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Value of net-FiT PV policies for different electricity industry participants considering demand-side response

Authors

  • Sebastián Oliva H.,

    Corresponding author
    1. School of Electrical Engineering and Telecommunications, University of New South Wales, Sydney, Australia
    2. Centre for Energy and Environmental Markets, University of New South Wales, Sydney, Australia
    • Correspondence: Sebastián Oliva Henriquez, School of Electrical Engineering and Telecommunications, University of New South Wales, Sydney, NSW2052, Australia.

      E-mail: s.olivahenriquez@student.unsw.edu.au

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  • Iain MacGill

    1. School of Electrical Engineering and Telecommunications, University of New South Wales, Sydney, Australia
    2. Centre for Energy and Environmental Markets, University of New South Wales, Sydney, Australia
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ABSTRACT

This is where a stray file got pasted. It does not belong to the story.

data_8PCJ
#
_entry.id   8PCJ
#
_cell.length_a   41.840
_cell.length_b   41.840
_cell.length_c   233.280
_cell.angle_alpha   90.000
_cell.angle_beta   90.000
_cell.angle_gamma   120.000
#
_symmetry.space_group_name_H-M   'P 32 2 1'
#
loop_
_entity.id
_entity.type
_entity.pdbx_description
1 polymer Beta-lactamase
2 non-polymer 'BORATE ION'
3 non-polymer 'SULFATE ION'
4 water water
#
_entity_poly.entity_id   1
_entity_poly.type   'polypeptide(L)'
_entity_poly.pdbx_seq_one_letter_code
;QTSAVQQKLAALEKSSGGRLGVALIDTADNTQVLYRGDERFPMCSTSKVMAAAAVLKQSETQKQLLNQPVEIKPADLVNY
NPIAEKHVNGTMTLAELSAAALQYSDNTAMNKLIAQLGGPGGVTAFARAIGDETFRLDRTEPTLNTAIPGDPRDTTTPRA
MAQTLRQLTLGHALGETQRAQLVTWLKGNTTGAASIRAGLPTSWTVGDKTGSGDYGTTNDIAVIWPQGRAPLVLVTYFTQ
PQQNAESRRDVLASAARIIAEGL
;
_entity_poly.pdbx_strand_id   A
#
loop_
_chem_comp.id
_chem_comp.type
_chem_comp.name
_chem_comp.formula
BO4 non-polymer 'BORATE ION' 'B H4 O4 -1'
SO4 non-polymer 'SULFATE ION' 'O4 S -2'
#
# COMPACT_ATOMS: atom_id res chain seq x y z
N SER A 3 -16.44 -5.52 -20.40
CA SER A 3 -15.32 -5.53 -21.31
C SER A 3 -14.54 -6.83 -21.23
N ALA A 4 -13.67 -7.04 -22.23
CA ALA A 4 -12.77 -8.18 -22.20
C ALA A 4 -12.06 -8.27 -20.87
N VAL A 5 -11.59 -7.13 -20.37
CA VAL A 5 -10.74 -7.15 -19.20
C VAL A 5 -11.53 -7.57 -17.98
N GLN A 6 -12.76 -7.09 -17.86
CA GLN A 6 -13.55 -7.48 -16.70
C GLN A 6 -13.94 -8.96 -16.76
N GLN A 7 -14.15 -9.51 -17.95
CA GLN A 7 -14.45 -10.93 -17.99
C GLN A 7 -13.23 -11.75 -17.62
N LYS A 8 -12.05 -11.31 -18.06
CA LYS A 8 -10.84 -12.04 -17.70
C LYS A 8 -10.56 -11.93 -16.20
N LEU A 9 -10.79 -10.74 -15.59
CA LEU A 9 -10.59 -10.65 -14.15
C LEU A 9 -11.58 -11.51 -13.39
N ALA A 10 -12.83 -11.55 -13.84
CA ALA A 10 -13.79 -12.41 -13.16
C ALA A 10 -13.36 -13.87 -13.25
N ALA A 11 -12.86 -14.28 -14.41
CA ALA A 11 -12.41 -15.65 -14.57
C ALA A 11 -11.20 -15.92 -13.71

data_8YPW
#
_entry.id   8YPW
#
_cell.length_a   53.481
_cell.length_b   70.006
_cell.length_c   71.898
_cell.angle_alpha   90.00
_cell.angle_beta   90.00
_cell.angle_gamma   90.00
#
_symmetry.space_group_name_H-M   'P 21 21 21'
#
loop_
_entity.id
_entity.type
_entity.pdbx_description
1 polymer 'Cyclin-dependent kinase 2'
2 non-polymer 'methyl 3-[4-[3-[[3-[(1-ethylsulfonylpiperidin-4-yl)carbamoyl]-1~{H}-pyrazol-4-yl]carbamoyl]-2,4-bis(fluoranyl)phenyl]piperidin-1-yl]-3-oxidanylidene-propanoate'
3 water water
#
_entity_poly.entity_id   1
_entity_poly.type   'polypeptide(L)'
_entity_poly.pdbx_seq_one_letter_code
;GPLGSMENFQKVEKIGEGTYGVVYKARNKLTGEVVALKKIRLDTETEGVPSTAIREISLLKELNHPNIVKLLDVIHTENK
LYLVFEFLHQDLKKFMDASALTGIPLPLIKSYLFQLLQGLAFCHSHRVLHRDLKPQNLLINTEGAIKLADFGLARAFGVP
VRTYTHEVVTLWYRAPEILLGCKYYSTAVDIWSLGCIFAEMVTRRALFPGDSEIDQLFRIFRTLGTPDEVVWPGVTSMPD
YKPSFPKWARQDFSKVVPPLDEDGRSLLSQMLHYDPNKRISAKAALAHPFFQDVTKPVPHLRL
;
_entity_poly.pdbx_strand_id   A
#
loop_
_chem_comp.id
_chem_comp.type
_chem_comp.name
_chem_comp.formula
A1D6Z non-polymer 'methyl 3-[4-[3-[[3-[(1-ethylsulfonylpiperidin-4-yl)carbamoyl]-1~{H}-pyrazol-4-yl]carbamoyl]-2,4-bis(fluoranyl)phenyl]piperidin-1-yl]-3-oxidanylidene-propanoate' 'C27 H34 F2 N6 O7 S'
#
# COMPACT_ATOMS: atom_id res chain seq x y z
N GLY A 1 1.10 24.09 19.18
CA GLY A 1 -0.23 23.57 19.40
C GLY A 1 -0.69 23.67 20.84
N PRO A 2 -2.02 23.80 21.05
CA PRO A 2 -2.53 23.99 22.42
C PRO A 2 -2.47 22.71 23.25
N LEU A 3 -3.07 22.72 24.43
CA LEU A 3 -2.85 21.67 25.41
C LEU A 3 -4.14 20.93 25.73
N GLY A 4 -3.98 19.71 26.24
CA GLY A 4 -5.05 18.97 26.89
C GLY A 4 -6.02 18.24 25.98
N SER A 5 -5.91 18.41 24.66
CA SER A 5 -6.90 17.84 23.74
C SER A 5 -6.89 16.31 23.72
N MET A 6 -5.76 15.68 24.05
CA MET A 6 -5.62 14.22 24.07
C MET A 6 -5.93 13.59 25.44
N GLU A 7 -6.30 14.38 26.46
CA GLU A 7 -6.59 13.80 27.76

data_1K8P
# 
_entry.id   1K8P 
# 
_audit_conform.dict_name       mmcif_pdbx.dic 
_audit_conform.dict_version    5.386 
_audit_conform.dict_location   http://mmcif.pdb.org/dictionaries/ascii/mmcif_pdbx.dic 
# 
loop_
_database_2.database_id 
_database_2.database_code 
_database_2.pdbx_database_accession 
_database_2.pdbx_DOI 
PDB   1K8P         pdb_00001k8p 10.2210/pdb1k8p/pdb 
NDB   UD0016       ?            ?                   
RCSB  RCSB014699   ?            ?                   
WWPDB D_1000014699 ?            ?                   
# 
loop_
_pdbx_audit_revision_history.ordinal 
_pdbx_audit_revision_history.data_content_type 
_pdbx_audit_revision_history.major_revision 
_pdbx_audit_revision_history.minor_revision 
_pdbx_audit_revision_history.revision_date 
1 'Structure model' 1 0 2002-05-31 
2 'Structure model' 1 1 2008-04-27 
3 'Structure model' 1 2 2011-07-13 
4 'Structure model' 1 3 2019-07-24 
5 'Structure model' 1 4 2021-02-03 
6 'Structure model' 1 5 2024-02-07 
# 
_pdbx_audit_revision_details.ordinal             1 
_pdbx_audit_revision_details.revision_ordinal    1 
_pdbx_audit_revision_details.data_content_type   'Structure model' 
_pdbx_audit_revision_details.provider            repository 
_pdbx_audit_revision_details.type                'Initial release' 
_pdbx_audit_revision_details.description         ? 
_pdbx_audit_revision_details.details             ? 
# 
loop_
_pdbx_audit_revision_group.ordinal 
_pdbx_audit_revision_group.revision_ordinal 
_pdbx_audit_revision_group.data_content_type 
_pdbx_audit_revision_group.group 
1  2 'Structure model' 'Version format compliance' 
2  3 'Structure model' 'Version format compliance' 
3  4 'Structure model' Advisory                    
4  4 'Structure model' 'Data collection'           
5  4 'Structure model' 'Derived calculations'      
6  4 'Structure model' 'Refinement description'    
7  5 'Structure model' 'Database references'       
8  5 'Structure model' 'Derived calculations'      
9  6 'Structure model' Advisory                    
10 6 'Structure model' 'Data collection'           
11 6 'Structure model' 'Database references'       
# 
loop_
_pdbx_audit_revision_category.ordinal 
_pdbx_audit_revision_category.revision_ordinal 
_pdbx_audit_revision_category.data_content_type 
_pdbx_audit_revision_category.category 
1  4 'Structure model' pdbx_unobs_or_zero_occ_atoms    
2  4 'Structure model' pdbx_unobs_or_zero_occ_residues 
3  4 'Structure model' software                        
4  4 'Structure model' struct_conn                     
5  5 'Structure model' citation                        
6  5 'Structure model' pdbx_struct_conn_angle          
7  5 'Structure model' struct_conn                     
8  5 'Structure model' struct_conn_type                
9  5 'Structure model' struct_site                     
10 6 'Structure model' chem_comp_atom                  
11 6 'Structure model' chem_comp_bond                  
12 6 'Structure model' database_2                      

Net-metering feed-in-tariffs (net-FiT) policies for residential photovoltaics (PV) have financial implications not only for PV customers but also for all other electricity industry participants. They may also incentivise households to adjust their daily load patterns to either minimise or maximise PV export depending on the FiT design and wider retail electricity arrangements. In this paper, we study the financial implications of both residential PV systems and such demand-side response (DSR) on the financial returns of PV for households, their retailers and their distribution network service providers (DNSPs). We use half-hourly PV generation and household consumption data for 61 houses in the Australian city of Sydney and consider two net-FiT designs offering tariffs either significantly higher or lower than retail electricity rates. We use a simple model of DSR that allows households to increase PV exports or self-consumption by moving load between daylight hours and the evening. We find that such DSR modestly improve household revenue but has potentially greater implications for retailers and DNSPs. DSR to increase exports reduces the adverse impacts of PV on retailer and DNSP revenues, while increased self-consumption worsens them. Conversely, increased exports might drive DNSP expenditures in constrained network areas while increased self-consumption might help reduce them. The study highlights the importance of designing PV policies with regard to their implications for retailers and DNSPs as well as PV households. Furthermore, the broader policy settings of retail electricity markets will become increasingly important as PV deployment grows, opportunities for DSR expand and current inadequacies in retail electricity markets become more marked. Copyright © 2014 John Wiley & Sons, Ltd.

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